Earlier this year one of my pandemic purchases was a baking steel that I ordered from King Arthur. I absolutely love it, and use it always when I make pizza. A pizza stone works great as well. If you have neither, just use your favorite pizza pan. You’ll still get a great pie.
I frequently see memes on line asking who survived the pandemic without getting pregnant, divorced, or buying an air-fryer. I’m still married, definitely not pregnant, but I did buy an air-fryer and I love it. Aside from grilling hotdogs, heating frozen snacks, and making nice, crispy homemade french fries without deep frying it performs many other functions very well. It is great for roasting peppers, vegetables in general, and does a great job on chicken. An air-fryer is pretty much an amped up convection oven that sits on your countertop. They work on the same principal. Also great on hot summer days when you don’t want to turn on the air conditioning.
My friend Jane came across a recipe for cooking a whole chicken in the air-fryer using a great seasoning mix. I used it on a whole chicken that I spatchcocked out of necessity because my hen couldn’t sit upright in my air-fryer. Spatchcocking is simply the technique of cutting out the backbone (I use my Pampered Chef kitchen shears), opening the chicken up and flattening it. Be sure to save the backbone for making broth. A spatchcocked chicken cooks faster and more evenly whether you’re doing it on a grill, in the oven, or in the air-fryer. What makes this recipe is the seasoning. I’ve done whole chickens and I’ve also done just skin on, bone in chicken thighs, because we both prefer the dark meat. I misplaced the recipe after I used it the first time, but now I’ll know exactly where to find it.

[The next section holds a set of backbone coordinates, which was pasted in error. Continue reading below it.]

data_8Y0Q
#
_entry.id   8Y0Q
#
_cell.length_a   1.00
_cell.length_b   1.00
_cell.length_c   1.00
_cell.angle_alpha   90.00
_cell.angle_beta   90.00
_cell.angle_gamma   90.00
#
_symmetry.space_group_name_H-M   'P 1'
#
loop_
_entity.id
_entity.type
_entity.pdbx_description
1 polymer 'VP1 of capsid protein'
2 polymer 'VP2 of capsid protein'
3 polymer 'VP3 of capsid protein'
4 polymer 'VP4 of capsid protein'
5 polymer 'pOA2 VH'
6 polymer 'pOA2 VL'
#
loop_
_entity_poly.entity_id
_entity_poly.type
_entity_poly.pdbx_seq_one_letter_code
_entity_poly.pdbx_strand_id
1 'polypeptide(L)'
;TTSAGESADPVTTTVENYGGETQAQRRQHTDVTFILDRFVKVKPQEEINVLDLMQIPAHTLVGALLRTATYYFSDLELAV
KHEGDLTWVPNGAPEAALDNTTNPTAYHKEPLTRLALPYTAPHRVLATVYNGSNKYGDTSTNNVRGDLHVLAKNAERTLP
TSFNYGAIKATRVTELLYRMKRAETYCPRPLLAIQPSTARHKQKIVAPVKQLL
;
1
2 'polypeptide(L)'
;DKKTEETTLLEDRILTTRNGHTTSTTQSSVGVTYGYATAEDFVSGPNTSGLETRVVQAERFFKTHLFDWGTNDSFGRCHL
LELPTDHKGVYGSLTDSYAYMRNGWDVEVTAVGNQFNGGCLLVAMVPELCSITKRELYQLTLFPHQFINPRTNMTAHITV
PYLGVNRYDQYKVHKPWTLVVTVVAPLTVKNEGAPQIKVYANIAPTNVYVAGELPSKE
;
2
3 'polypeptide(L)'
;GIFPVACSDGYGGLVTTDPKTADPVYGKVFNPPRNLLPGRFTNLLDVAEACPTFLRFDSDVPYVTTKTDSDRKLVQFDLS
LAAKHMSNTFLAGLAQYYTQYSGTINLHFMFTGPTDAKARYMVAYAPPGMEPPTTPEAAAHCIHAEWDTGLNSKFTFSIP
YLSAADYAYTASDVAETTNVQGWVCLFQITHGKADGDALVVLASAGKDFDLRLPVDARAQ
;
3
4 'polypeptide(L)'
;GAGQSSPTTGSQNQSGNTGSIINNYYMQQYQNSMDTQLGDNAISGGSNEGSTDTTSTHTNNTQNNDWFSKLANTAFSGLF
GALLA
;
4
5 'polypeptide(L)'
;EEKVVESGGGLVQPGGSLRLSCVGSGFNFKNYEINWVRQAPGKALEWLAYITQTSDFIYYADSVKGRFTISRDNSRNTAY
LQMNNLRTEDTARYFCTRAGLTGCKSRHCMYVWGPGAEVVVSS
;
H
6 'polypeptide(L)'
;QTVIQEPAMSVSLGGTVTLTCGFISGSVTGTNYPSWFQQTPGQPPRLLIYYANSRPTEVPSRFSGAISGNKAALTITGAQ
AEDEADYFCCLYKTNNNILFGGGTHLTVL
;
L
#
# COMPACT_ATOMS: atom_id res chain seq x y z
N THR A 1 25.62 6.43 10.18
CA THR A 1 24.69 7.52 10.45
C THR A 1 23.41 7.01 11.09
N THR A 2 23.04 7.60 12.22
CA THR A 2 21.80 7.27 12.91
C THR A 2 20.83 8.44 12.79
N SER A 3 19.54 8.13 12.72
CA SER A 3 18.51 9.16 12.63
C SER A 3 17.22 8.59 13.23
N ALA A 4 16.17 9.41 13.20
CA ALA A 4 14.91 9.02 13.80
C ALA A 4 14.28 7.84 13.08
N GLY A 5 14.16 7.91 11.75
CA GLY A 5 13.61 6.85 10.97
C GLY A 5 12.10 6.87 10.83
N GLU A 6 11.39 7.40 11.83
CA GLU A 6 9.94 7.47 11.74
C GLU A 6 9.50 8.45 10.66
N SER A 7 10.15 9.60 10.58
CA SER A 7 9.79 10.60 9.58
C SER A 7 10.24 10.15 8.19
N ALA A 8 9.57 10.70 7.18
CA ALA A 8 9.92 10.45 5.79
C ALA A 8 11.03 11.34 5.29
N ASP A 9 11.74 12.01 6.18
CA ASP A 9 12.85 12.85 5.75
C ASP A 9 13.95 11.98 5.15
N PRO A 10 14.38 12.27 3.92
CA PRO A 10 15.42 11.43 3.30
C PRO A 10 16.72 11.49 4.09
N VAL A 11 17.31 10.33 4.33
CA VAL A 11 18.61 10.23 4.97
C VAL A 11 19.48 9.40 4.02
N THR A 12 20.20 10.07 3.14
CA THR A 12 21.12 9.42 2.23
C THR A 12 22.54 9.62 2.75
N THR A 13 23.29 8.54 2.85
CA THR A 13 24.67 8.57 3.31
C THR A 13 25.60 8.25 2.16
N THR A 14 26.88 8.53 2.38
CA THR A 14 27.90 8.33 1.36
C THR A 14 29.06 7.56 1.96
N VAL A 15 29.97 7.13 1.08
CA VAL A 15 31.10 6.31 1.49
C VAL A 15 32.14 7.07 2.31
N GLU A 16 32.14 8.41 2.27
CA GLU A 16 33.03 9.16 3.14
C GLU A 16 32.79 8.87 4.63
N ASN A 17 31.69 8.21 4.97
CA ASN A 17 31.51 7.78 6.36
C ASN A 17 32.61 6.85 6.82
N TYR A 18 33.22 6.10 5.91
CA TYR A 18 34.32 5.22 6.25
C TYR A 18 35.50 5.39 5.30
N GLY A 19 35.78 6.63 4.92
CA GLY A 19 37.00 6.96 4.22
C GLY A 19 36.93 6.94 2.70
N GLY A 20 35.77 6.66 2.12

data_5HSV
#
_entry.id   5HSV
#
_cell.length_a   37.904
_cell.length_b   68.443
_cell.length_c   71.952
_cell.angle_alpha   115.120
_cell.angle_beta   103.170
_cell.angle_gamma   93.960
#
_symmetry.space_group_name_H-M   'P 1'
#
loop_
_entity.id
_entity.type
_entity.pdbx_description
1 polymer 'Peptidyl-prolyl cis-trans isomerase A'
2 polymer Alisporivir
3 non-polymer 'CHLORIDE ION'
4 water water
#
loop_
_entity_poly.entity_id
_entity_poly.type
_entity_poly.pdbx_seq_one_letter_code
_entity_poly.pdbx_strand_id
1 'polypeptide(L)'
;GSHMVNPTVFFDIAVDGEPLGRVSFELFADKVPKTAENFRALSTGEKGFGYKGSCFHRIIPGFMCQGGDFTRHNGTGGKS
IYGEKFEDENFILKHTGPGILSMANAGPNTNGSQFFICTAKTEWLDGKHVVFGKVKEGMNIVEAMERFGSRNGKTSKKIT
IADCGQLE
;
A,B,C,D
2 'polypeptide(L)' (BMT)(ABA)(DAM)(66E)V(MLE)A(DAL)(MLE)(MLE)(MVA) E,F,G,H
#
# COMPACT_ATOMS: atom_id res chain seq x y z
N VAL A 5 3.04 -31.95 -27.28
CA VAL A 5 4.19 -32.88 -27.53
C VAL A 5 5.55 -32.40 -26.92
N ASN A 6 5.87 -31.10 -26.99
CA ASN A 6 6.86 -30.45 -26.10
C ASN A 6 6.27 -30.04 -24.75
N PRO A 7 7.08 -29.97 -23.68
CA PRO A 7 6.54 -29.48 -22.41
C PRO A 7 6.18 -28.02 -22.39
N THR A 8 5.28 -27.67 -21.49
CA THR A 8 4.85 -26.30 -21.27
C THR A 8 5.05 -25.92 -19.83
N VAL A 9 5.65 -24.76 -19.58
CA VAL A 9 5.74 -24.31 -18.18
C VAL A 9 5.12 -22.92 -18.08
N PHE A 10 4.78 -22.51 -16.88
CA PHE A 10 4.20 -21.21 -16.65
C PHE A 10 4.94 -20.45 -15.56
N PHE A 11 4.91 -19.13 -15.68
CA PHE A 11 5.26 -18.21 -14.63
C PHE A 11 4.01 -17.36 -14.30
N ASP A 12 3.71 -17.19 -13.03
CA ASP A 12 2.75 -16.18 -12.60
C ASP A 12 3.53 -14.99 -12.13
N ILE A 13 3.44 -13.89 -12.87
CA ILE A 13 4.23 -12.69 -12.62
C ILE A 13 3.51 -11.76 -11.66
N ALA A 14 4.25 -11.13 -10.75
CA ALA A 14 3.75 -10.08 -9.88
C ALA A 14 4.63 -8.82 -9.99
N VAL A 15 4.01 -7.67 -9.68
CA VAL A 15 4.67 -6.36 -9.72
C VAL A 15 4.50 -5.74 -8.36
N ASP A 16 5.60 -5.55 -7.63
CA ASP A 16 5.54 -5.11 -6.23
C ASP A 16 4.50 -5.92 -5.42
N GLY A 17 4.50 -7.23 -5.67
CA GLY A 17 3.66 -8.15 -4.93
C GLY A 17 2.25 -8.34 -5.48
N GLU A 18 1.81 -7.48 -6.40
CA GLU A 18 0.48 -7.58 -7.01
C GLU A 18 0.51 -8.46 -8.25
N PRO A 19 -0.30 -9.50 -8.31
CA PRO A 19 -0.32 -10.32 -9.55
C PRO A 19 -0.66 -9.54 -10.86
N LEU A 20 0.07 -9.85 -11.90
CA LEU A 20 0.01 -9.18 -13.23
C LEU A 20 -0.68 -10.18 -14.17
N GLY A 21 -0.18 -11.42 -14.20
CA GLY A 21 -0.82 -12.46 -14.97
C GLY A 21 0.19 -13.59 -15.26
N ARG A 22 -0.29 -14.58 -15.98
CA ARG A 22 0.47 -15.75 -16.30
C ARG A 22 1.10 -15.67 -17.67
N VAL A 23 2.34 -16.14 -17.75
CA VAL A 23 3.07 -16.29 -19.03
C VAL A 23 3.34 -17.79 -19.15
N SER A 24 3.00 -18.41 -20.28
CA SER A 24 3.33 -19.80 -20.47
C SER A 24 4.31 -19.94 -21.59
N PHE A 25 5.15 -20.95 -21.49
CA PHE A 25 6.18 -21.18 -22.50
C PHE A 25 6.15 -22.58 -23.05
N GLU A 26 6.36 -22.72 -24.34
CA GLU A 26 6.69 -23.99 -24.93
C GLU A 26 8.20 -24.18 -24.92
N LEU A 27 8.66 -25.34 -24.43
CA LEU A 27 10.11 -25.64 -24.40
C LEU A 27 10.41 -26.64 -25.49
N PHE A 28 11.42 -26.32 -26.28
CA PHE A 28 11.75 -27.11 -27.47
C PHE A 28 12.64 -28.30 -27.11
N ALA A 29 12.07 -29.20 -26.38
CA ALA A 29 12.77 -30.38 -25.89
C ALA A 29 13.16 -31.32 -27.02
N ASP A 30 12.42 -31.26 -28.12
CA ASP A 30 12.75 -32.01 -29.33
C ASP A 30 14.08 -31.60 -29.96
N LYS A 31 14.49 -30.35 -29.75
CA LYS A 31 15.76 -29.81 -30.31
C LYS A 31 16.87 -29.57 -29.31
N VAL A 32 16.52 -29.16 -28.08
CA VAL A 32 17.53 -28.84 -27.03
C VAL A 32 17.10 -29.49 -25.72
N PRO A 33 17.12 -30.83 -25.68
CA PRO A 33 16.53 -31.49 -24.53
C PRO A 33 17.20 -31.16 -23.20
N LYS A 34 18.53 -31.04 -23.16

2 T avocado oil
1 T salt
1 tsp fresh ground pepper
1 tsp garlic powder
1 tsp smoked paprika
1/2 tsp basil
1/2 tsp oregano
1/2 tsp thyme
This spice blend is the perfect amount for a whole chicken. If you are doing ”parts” use less and store the remainder away in a sealed container.
Rub the avocado oil on both sides of the chicken.
Cook for 7-8 minutes before turning. For a whole chicken cook for 20-25 minutes before turning. Total cook time for parts is 10-12 minutes, 30-35 for a whole spatchcocked chicken. You want the internal temperature to reach 160 so it’s best to use an instant read thermometer to ensure your chicken has reached a safe temp.
NOTE: Refer to the instructions/recipes provided with your air-fryer. You’ll find recommended cook times for all kinds of dishes. Air-fryers vary and as I mentioned earlier, have different function settings and temperature settings. My air-fryer is a Ninja.
If you survived the pandemic WITHOUT buying an air-fryer, this seasoning mix will probably work just as well in your regular oven!
This recipe reminded me of one I’ve had in my little recipe book for who knows how many years. It’s written in my daughter’s handwriting and it’s title ”Old People Chicken.” Ingredients include 1/4 cup kosher salt, 1/4 cup brown sugar, 1/4 cup sweet paprika, 2 T fresh ground black pepper, and 2 T oregano. The recipes have a similar flavor profile. My Christmas cookie baking friend and I have a cookie recipe (that we only used once) titled ”Old Lady Cookies,” also written in my daughter’s handwriting. Seeing a theme here.